State supreme court upholds Bangor man’s attempted murder conviction

David Archer is escorted back to Penobscot County Jail after his appearance in April 2008 in 3rd District Court in Bangor.
John Clarke Russ | BDN File Photo
David Archer is escorted back to Penobscot County Jail after his appearance in April 2008 in 3rd District Court in Bangor.
Posted July 14, 2011, at 1:27 p.m.

PORTLAND, Maine — The Maine Supreme Judicial Court on Thursday unanimously upheld a Bangor man’s conviction for attempted murder.

Justices heard oral arguments in the appeal of David Archer, 36, on June 15 when the court convened for three days at the Penobscot Judicial Center in Bangor.

Archer was sentenced last summer to 18 years in prison with all but 13 years suspended after a jury found him guilty in January 2010 of trying to kill his ex-girlfriend in April 2008.

In his appeal, Archer’s attorney, Verne E. Paradie Jr. of Auburn, who did not represent the defendant at trial, argued that the testimony of Archer’s mother should not have been admitted because the statement was not made to the victim or anyone related to her.

Archer’s mother testified that her son, about six hours before the stabbing, said he would kill his ex-girlfriend when he saw her with her new boyfriend.

The state’s high court rejected Paradie’s argument in a 12-page decision written by Justice Donald Alexander.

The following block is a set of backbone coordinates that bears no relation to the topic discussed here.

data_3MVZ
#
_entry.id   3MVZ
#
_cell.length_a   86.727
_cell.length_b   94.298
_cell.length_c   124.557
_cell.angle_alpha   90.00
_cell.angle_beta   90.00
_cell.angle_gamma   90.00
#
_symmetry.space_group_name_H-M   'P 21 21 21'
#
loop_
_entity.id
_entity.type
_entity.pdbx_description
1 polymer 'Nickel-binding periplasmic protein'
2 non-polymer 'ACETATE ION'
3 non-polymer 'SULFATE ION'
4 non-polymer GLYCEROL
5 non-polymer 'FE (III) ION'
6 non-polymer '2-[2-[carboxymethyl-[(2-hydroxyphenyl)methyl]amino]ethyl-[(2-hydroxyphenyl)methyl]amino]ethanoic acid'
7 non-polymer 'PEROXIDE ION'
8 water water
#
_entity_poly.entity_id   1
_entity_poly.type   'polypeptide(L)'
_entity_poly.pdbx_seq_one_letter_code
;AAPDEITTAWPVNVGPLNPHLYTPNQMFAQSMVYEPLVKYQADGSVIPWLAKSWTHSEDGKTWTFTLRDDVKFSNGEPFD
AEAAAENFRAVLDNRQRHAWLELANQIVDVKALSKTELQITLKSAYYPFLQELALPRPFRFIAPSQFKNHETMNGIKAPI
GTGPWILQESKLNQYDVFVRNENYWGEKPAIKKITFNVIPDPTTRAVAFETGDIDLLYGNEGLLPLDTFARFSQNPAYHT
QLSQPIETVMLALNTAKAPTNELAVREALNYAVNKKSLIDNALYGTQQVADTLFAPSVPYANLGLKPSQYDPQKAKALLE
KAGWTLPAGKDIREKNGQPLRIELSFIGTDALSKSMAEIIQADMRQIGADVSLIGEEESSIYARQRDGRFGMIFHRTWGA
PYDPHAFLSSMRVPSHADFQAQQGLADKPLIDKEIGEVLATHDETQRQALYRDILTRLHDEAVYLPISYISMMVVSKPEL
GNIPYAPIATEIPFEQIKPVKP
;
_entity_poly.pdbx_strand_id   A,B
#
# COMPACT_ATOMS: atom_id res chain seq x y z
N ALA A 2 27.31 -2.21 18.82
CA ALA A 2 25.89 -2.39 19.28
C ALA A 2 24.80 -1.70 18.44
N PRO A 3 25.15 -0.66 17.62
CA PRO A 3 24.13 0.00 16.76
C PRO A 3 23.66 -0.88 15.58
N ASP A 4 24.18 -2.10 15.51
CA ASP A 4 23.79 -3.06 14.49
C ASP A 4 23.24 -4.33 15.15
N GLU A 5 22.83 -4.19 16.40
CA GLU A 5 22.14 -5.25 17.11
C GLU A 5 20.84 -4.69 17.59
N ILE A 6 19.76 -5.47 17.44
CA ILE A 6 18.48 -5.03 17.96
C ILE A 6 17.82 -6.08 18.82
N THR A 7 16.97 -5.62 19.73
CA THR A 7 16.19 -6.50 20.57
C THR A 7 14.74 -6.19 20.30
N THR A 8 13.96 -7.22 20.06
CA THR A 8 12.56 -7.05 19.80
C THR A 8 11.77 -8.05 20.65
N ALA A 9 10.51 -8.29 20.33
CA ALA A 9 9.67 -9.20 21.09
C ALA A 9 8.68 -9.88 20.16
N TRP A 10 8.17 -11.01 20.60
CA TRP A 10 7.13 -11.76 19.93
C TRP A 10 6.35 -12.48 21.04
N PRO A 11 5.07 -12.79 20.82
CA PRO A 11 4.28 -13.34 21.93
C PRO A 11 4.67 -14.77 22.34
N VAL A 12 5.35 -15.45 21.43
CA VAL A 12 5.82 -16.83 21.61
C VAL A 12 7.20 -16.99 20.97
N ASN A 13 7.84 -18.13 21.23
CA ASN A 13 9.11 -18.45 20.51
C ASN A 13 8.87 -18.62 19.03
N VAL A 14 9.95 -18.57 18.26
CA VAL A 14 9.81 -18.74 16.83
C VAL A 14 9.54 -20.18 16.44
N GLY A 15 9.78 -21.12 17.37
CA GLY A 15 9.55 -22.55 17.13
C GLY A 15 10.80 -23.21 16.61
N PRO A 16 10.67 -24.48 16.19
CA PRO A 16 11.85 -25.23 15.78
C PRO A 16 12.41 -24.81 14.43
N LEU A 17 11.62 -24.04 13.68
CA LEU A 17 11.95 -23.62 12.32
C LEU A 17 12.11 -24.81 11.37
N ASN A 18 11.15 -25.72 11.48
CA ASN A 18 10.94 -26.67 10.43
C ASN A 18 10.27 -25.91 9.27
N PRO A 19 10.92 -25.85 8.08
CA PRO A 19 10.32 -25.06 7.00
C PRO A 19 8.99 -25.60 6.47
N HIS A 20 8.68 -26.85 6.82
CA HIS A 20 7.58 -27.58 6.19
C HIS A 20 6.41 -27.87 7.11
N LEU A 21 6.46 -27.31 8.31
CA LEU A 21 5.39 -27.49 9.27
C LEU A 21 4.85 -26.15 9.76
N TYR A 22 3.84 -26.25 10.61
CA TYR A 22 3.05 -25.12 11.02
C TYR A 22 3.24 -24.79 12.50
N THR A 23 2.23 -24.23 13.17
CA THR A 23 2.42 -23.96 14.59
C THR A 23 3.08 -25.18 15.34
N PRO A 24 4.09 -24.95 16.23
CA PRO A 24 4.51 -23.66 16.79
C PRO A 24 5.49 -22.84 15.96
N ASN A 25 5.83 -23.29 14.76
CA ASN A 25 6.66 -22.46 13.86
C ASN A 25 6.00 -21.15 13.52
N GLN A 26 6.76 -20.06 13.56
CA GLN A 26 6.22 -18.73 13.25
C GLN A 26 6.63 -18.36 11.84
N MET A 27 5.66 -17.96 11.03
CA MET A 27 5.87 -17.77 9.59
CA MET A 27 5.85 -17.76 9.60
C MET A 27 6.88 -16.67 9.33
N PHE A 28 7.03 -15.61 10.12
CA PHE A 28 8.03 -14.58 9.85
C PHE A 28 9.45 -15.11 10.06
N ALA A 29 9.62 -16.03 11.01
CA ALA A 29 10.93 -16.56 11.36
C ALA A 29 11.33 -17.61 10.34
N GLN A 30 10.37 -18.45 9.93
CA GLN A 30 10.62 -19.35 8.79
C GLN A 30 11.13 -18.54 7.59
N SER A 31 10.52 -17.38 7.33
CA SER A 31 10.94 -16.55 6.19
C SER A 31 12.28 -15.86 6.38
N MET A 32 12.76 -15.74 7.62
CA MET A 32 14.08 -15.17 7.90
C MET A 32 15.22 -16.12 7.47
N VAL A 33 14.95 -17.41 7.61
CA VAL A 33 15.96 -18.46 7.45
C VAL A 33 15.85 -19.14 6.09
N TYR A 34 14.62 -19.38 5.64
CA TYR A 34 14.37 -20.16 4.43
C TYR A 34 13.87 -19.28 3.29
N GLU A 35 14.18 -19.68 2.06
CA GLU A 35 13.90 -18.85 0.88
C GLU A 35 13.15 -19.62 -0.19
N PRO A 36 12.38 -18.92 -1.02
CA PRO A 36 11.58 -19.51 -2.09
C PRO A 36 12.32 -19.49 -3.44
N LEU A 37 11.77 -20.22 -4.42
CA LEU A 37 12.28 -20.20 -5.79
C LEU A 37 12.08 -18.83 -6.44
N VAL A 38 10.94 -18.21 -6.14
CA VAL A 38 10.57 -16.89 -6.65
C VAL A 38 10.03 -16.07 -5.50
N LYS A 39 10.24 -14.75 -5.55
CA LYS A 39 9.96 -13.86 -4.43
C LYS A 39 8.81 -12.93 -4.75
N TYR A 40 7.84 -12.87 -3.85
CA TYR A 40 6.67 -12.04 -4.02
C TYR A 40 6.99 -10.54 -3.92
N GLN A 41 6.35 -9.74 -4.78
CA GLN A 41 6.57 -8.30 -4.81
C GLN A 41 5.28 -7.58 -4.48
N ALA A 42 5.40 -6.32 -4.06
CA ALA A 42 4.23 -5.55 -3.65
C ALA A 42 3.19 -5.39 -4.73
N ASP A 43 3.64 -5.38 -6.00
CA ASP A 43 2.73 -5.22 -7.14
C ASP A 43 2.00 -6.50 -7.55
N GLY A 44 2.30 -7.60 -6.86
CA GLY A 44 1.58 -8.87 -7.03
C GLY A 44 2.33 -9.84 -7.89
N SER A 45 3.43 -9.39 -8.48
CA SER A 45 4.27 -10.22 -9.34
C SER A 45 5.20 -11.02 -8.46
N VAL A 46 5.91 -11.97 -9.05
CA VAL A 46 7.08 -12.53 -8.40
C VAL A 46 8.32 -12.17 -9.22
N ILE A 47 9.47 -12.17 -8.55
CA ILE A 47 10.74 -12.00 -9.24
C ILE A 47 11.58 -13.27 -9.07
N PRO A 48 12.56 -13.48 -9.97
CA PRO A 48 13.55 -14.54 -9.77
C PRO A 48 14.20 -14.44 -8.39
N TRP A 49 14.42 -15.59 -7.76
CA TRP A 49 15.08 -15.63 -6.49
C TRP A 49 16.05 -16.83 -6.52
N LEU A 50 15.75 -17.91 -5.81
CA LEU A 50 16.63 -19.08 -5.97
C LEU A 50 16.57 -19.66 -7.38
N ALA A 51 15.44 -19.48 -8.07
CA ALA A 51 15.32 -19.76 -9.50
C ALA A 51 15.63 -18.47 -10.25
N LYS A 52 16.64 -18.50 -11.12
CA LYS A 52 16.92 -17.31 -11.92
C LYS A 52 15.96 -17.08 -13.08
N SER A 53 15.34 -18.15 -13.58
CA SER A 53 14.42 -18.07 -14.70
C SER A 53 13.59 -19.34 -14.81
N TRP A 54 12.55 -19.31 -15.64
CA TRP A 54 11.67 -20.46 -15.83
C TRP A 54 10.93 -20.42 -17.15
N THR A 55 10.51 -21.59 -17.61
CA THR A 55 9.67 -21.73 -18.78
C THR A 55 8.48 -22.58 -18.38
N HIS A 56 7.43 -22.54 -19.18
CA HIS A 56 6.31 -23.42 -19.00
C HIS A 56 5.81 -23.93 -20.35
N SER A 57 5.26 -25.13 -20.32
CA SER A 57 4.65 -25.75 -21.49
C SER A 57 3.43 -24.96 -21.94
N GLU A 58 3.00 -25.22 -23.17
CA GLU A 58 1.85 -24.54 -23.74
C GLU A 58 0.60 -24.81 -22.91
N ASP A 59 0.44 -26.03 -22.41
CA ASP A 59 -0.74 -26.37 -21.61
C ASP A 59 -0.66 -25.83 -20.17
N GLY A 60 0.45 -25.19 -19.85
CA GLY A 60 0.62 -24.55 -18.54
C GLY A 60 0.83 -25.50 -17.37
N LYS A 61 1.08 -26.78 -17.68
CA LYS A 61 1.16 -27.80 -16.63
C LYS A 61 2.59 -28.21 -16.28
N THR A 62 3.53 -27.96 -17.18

“Here the threats against the victim and display of a knife occurred mere hours prior to the attack,” he wrote. “The trial court acted well within its discretion when it permitted Archer’s mother to testify concerning both the threats and the knife play. Because the state was required to prove intent as an element of the crimes, evidence of Archer’s state of mind before his attack on the victim was both relevant and probative.”

Paradie also argued that medical evidence to prove the severity of the victim’s injuries should not have been admitted and that all of Archer’s calls to his mother from jail should have been played for the jury to put the calls that were played in context.

The court also rejected those arguments.

Susan Pope, assistant district attorney for Penobscot County, argued before justices in June that Justice William Anderson, who presided over the trial, properly admitted all the evidence.

In what might have been a signal about how the court would rule, just one justice asked Pope a question during oral arguments and not all the time set aside for the case was needed.

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